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Selective Migration in New Towns: Influence on Regional Accountability in Early School Leaving

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Author Info

  • De Witte, K.
  • Van Klaveren, C.
  • Smets, A.

Abstract

In an attempt to stop the rampant suburbanization, which countries experienced after World War II, a 'new town' policy was enrolled. As a major objective, and related to its origins, new towns were effective in attracting low and medium income households. Nowadays, cities and municipalities experience an increased accountability in which incentives are provided by 'naming and shaming'. This paper focuses on an issue where both historical and local policy come together: early school leaving. Using an iterative matching analysis, it suggests how to account for differences in population and regional characteristics. In other words, how to compare and interpret early school leaving in new towns in a more `fair' way. The results point out that (statistically) mitigating historical differences is necessary, even though this does not necessarily means that 'naming' is replaced by 'shaming'.

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Bibliographic Info

Paper provided by Top Institute for Evidence Based Education Research in its series Working Papers with number 39.

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Date of creation: 00 2011
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Handle: RePEc:tir:wpaper:39

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Web page: http://www.tierweb.nl

Related research

Keywords: Urban Economics; New Town; Early School Leaving; Naming and Shaming; Iterative Matching; Urban Planning;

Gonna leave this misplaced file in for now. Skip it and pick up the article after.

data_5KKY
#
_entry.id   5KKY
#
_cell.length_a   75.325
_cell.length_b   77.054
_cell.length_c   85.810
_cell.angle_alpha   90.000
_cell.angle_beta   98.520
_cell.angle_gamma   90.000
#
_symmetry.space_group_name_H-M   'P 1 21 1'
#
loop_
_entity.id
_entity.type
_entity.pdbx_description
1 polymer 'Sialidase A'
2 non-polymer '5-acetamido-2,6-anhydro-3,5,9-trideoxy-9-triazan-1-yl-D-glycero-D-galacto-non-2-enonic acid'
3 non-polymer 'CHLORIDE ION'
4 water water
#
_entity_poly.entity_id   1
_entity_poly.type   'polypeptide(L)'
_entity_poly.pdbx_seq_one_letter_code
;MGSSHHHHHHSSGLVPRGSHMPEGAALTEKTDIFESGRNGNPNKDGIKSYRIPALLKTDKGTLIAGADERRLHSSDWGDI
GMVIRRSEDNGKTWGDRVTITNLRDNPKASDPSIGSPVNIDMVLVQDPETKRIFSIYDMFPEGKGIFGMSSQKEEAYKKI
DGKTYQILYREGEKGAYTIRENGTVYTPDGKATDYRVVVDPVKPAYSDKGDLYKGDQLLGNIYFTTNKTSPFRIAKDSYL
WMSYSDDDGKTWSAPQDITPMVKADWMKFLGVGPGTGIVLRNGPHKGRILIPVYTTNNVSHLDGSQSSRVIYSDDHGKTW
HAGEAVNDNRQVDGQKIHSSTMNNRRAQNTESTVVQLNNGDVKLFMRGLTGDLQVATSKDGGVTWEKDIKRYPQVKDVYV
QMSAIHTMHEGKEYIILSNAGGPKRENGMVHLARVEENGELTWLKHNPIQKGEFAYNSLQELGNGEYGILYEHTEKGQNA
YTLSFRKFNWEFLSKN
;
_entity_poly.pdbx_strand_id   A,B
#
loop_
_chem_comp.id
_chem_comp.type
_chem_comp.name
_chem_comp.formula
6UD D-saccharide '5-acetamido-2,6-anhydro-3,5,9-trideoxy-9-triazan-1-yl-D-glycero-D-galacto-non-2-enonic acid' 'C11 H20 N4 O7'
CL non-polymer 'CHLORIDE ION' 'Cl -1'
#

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  1. Adonis Yatchew, 1998. "Nonparametric Regression Techniques in Economics," Journal of Economic Literature, American Economic Association, vol. 36(2), pages 669-721, June.
  2. Ladd, Helen F., 1994. "Fiscal impacts of local population growth: A conceptual and empirical analysis," Regional Science and Urban Economics, Elsevier, vol. 24(6), pages 661-686, December.
  3. Wooldridge, Jeffrey M., 2001. "Asymptotic Properties Of Weighted M-Estimators For Standard Stratified Samples," Econometric Theory, Cambridge University Press, vol. 17(02), pages 451-470, April.
  4. Holmlund, Helena & Lindahl, Mikael & Plug, Erik, 2008. "The Causal Effect of Parent's Schooling on Children's Schooling: A Comparison of Estimation Methods," IZA Discussion Papers 3630, Institute for the Study of Labor (IZA).
  5. Joshua Angrist & Alan Krueger, 1998. "Empirical Strategies in Labor Economics," Working Papers 780, Princeton University, Department of Economics, Industrial Relations Section..
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